You haven't given it enough time to start working. I'm on anti-anxiety medications as well, and my doctor said I'd start seeing some change at week 4 but no real difference until week 6. The side effects should go away within two weeks. FWIW, I'm going on week six and haven't noticed a difference in anxiety either. It could just be the medication isn't working for you.

Do you have a 4 week follow-up with your doctor? He might be able to prescribe you something to counteract the side effects of the Buspar if they haven't passed by then. My doctor ended up having to do that because of a sexual side effect as well.
posted by Autumn at 1:42 PM on June 6, 2012


Hello!

I have anxiety and I take Celexa. I used to wake up in the middle of the night with one thought, now, it wasn't really anything that would cause me worry, perhaps it was an issue with a spreadsheet I was working on, or wondering about what gate the flight I was taking would be at, nothing particularly worrisome, but something that required some thought. Also, I would have some dumb song in my head. (Lipstick-Jedward, it would never be anything good.)

Then I'd focus, and think, and I couldn't sleep. Then I'd feel anxious, but I couldn't put my finger on what I was anxious about, but it felt TERRIBLE!

I tried more B-Complex vitamins, because those racing thoughts--sometimes are a lack of b-vitamins and I'm perpetually anemic.

I started with Celexa and I don't have those episodes anymore. I'm alot calmer, I take things much easier, that "tightly-wound" feeling has eased. Do I miss my imagination? A bit.

In the end, this works for me. I started with Prozac, which was awesome, right until I broke out in hives. Then I switched.

These meds are always a crap-shoot. It's your brain chemistry and everyone is different. You might have to try something else.
posted by Ruthless Bunny at 1:42 PM on June 6, 2012 [1 favorite]


(um, I meant 5mg 3x/day might have been a little high to START - a 15mg/day dose isn't high in itself)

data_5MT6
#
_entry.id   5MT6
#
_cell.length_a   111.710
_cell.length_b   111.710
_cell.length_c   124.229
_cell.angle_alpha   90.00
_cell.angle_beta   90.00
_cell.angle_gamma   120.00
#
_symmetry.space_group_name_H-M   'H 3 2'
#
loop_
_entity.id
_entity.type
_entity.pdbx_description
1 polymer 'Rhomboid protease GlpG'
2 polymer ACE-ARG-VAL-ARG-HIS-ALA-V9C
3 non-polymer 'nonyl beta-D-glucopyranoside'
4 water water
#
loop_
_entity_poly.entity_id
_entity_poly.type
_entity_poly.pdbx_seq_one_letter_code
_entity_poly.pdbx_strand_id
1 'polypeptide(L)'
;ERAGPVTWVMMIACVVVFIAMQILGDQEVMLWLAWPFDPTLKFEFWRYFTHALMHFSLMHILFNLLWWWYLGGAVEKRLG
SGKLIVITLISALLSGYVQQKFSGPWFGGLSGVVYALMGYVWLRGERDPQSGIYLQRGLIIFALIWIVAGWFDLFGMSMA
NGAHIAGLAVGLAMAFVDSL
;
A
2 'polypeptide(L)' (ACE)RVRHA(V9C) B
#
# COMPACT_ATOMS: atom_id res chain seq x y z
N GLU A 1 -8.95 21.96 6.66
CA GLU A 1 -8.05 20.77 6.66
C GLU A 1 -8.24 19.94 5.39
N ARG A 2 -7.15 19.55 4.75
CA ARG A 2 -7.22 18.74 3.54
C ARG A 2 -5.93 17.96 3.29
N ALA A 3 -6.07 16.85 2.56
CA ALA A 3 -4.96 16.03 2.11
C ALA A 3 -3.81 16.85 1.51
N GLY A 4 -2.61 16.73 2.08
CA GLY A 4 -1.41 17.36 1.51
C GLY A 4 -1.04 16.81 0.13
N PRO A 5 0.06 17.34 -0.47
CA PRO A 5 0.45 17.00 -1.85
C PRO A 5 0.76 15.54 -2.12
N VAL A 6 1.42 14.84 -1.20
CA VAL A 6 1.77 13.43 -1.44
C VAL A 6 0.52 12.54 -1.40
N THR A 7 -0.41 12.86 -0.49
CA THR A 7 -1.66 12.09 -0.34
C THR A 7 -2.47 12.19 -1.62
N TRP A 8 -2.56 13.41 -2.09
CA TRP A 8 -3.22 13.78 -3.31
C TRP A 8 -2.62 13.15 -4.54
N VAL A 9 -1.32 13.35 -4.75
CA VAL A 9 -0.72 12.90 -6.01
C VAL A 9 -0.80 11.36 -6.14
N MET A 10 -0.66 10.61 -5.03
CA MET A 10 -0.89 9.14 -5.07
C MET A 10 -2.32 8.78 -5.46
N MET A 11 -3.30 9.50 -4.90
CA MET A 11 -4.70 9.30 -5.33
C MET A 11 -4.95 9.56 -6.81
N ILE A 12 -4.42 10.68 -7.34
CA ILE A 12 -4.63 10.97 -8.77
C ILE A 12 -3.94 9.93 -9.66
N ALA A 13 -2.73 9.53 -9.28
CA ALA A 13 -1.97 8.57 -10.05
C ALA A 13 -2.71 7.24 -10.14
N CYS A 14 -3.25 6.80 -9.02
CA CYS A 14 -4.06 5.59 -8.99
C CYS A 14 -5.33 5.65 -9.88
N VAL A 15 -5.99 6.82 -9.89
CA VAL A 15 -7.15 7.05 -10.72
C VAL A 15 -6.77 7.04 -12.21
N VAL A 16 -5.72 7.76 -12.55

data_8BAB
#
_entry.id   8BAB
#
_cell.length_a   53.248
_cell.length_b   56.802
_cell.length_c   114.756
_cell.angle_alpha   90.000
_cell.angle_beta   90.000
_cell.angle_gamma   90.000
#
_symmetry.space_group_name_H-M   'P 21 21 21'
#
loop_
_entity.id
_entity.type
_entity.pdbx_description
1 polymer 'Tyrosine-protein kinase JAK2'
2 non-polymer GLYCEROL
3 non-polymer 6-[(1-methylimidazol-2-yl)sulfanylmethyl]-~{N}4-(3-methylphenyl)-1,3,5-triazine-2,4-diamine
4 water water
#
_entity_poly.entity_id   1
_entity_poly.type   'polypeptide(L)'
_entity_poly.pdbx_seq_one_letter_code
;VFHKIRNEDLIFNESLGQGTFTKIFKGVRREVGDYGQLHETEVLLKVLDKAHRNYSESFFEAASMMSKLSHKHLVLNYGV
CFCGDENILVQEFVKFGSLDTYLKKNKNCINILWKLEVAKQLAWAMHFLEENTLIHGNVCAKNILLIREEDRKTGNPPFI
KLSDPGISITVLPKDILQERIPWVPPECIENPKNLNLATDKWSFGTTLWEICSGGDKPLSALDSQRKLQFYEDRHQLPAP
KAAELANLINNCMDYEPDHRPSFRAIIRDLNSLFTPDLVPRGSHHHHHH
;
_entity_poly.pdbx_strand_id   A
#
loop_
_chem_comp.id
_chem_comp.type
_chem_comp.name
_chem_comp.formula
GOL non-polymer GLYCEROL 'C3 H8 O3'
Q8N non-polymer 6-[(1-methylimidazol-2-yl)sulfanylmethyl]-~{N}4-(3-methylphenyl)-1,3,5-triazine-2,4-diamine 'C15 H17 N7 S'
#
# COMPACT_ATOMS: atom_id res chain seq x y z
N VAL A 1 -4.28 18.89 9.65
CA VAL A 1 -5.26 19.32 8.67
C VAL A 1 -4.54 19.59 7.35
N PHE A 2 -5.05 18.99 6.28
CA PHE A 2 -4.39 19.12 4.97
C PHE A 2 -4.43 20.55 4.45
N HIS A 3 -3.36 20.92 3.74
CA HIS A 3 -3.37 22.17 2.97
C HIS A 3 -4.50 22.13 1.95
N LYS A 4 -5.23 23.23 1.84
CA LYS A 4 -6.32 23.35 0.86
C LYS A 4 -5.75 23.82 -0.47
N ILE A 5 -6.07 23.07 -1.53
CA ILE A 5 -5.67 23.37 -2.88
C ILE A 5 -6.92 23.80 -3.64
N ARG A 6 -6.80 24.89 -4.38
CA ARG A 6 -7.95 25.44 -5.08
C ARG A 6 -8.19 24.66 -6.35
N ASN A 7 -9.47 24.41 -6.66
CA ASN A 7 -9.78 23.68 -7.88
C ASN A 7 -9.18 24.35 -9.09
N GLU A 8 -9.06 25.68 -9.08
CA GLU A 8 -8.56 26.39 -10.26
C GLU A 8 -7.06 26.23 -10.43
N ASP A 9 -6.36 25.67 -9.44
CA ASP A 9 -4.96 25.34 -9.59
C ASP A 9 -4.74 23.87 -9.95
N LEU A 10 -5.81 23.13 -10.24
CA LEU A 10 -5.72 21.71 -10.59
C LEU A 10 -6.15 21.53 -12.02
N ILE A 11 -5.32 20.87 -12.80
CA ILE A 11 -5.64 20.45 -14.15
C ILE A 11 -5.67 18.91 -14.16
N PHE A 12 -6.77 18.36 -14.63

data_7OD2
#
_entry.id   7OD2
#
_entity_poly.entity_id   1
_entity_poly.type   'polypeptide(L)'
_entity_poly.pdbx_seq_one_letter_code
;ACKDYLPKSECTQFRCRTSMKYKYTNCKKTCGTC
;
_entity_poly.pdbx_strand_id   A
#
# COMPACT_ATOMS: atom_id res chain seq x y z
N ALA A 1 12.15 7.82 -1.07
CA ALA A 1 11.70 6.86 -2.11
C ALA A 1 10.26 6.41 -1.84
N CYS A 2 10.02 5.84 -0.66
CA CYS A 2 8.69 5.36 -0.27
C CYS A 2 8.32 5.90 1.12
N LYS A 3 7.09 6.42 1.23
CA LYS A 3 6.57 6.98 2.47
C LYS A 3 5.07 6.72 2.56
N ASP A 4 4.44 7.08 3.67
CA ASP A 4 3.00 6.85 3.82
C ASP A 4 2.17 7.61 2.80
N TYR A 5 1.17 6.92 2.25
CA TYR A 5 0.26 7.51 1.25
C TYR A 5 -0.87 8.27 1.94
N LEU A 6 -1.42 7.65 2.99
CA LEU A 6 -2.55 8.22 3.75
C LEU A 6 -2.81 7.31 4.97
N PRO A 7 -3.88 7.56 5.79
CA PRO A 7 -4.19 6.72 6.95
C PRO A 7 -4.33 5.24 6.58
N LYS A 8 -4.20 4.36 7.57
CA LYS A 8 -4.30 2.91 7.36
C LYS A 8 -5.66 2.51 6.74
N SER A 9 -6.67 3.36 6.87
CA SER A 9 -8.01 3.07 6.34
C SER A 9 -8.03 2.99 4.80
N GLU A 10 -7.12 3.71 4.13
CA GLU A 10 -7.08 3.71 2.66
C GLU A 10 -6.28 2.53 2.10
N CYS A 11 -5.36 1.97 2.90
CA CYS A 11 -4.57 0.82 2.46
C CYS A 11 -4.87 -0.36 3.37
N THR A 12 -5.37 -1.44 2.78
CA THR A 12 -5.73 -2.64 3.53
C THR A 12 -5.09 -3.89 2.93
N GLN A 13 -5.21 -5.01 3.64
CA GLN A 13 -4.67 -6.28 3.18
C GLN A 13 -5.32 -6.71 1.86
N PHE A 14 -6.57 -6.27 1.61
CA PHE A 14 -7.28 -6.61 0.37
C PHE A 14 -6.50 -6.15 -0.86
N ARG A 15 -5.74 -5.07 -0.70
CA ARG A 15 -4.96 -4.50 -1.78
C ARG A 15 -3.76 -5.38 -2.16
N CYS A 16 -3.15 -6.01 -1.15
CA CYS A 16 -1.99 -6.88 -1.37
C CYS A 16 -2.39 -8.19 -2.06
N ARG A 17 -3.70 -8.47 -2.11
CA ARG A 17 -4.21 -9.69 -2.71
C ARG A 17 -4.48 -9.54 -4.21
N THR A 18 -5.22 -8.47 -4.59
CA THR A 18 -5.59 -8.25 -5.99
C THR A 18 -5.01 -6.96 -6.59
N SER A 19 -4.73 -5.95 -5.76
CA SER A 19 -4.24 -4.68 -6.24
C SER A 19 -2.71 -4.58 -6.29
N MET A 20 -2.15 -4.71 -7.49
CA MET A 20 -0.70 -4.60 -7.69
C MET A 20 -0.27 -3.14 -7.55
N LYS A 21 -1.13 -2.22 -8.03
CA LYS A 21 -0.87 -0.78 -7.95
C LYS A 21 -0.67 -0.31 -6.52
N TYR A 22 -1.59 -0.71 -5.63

posted by Lt. Bunny Wigglesworth at 1:42 PM on June 6, 2012


Some of the anxiety stuff also kind of sounds like Adderall side effects to me. I assume the prescriber of the Buspar knows about the Adderall rx?
posted by elizardbits at 1:49 PM on June 6, 2012 [1 favorite]


Yes, my doctor does know about the Adderall. She thinks we may need to raise the dosage, but she wants to make sure it doesn't cause any extra anxiety first. It's the extended release formulation, which I will probably ask to switch away from because my insurance doesn't cover it and it's insanely expensive.
posted by Kitty Stardust at 1:56 PM on June 6, 2012


Basic IANAD disclaimers:

At this point, most practicing psychiatrists consider diagnoses like ADD, Generalized Anxiety Disorder, etc. as being primarily for insurance companies. Rather than being discrete conditions with different pathologies, they are the varied symptomatic presentations resulting from the combination and the degree of penetration of a number of genetic predispositions.

For me personally, after being diagnosed with ADD and mild depression for most of my life, and being treated with therapy and medication with mixed results, as our understanding of these types of mood disorders progressed, my psychiatrist began to see my attentional issues and depressive tendencies as resulting from minor mood instability and anxiety. After changing medications to include a mild mood stabilizer and starting Cognitive Behavioral Therapy, I'm progressing better than I have in years.

So while you might not necessarily experience your racing thoughts as "worry," its possible for it to be a second-order result of the stress from the mental exertion of blocking out these negative thoughts, or something along those lines.

Anyway, it is too early to give up on the Buspar, although you should keep your doctor apprised of any and all side effects. The blackout during orgasm sounds like it could be blood-pressure related, which your doctor would certainly want to know about.